I'm going to re-enter this position off the books so to speak. The initial position is a loss. However, I want to leave the trade running so I can play it out. There is still a chance that this will be a full loss but since we've already logged this trade as a loss I want to let it play out. This won't be the full diagonal spread, but just the long call.

As a bonus, it may give us an opportunity to explore both the case where I used a stop loss and one where the trade plays out fully. My expectation is that with more of a rally, I'll sell the December call and then manage it on forward.

Update 12/18/2010

The December options expire this weekend, which means the long call I'm holding will get exercised since it's in the money. As a reminder, this long call is the remainder of the diagonal spread I entered way back in October. Keep in mind the initial diagonal spread trade closed about a month ago and is analyzed above. I'm playing the 'what if' game on this trade to see how it plays out.

Here's where this trade stands at the moment. I'm holding a $71 call but closing price of EWZ as of yesterday was 75.69. That means if I closed the position Monday morning for the same price I would realize a gross profit of $4.70. However I originally paid $7.76 for the position and paid $.02 to close the short call. That means that if I closed the position Monday morning the net loss would only be $3.04. So far this is slightly better than how the initial trade played out.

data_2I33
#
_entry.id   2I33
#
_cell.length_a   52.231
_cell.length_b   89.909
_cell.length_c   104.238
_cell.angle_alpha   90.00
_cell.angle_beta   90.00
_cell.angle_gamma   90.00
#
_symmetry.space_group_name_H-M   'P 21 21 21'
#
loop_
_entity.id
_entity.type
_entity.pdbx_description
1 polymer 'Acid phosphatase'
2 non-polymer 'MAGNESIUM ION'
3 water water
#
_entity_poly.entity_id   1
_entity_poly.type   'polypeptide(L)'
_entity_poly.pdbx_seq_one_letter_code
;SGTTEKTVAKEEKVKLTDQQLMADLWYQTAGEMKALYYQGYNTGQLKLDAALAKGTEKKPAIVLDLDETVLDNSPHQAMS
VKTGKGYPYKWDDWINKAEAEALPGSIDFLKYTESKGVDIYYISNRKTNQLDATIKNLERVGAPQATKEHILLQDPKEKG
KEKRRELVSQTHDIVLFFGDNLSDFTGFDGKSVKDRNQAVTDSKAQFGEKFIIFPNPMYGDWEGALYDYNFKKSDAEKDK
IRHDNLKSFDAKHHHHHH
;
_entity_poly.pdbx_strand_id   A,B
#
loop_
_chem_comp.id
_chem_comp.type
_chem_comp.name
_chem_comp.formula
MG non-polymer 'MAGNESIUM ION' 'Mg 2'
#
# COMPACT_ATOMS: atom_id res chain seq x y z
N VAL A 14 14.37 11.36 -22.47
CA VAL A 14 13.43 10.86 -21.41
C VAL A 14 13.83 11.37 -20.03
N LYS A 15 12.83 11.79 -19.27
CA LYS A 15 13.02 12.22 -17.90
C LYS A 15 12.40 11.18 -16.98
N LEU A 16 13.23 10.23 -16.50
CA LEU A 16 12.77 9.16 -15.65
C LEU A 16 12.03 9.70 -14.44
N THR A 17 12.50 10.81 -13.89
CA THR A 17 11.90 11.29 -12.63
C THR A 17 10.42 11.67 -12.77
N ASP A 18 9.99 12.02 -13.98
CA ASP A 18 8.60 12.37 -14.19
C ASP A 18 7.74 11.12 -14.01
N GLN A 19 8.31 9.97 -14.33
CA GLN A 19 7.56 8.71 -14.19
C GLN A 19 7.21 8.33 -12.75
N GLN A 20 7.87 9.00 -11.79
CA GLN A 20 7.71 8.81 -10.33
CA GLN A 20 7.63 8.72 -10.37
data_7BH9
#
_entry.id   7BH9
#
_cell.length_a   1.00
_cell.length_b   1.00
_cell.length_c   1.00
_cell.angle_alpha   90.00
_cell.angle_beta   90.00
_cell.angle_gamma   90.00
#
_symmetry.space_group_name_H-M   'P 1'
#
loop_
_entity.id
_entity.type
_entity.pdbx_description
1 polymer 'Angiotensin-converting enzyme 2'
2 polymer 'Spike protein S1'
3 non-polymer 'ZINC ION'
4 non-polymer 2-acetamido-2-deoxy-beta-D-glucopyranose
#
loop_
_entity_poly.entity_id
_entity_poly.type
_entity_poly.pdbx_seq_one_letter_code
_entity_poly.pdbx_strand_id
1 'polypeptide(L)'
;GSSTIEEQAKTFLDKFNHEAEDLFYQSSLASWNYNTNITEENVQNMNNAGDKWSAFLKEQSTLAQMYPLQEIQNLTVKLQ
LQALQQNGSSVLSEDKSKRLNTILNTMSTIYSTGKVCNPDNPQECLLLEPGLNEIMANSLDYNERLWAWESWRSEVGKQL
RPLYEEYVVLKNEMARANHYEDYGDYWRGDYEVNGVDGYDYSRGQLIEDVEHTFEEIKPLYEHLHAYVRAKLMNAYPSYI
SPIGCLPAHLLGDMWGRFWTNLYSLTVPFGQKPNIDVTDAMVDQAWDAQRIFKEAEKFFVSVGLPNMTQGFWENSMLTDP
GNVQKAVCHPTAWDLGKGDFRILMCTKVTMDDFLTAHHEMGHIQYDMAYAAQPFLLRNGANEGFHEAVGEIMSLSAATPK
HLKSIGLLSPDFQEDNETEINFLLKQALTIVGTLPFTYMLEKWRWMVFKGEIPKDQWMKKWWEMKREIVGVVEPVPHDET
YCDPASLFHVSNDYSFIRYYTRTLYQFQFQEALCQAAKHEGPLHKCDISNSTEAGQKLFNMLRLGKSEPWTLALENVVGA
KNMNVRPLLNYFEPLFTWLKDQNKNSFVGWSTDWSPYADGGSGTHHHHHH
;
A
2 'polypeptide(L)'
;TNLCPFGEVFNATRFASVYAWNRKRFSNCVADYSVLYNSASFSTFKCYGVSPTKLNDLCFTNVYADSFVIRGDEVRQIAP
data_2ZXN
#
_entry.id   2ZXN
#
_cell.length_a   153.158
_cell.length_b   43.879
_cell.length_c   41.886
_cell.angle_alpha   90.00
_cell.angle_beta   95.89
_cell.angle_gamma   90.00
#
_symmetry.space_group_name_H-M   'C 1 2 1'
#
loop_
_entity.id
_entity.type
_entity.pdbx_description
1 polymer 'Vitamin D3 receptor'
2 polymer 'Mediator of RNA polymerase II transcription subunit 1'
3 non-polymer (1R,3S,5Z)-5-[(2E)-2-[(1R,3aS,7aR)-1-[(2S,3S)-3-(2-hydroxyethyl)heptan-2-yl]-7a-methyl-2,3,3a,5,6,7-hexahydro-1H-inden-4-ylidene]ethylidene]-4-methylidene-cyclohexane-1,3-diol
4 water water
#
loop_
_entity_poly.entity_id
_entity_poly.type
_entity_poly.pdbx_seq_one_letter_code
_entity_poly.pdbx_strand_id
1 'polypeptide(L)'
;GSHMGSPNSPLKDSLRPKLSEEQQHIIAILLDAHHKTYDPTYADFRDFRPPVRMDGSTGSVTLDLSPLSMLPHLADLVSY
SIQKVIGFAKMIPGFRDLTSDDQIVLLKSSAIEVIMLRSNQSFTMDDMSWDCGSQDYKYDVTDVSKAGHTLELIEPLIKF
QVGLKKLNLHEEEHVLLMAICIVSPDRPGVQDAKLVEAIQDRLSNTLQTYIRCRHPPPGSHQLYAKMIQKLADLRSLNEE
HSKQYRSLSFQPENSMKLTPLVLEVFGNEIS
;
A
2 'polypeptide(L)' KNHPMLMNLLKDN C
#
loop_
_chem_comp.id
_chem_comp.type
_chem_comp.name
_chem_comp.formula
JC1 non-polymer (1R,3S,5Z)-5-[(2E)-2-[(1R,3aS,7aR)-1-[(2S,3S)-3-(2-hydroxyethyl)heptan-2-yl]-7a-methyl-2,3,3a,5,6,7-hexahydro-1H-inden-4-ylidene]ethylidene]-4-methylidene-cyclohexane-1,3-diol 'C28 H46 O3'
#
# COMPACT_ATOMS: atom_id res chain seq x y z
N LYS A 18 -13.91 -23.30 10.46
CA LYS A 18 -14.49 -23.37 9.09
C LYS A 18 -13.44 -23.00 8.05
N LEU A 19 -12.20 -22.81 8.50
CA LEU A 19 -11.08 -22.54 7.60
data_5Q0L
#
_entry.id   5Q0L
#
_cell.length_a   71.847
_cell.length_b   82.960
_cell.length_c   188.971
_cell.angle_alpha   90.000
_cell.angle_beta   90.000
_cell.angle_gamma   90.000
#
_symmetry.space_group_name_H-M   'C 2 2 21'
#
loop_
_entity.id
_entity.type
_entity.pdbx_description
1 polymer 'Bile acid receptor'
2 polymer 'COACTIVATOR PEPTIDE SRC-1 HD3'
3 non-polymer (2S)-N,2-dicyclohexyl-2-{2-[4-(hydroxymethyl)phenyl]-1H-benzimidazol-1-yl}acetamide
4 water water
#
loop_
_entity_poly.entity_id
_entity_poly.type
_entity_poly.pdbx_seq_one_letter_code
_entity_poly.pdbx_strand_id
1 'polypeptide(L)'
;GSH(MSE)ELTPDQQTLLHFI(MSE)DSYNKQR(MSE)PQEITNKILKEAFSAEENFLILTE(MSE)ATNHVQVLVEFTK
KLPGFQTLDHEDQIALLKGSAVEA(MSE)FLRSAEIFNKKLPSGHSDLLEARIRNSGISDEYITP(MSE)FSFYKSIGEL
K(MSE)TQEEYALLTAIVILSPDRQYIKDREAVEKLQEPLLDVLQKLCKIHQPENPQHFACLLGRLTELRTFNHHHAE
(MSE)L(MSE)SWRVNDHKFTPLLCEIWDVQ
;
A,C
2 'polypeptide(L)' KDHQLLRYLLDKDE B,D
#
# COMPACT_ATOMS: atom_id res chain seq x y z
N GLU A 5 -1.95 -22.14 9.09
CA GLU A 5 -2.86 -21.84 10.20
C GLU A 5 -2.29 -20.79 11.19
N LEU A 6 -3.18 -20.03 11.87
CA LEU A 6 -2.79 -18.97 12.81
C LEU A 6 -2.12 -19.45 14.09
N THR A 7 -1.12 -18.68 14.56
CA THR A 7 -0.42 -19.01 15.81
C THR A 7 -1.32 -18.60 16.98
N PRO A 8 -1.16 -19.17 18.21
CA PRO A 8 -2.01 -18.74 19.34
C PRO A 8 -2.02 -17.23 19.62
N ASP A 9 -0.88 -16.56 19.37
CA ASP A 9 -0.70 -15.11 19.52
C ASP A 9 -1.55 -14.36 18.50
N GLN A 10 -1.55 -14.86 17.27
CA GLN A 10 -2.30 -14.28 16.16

Believe it or not this trade is still not complete. What happens Saturday at noon is that I'll be assigned 100 shares of EWZ at $71, which means I'll have to pay an additional $7,100 to stay in the game. But how will we handle this trade now?

What I'm going to do is enter a stop loss order that will basically ensure this trade doesn't lose any more than the alternate route I took a month ago where I closed with a stop loss. At this point the position can only lose $30 to reach the point where it is equal to the loss of the first trade scenario.

As a result, I will enter a stop loss order to close the trade if the price of EWZ drops to $75.39. For now, I'll let the trade run for a little while longer. As I mentioned in the prior trade update, I want to use this trade to illustrate longer term trade management. Had my portfolio been large enough to justify it, I would have simply let the trade run as I'm doing here (off the books so to speak). That's the beauty of virtual trading accounts.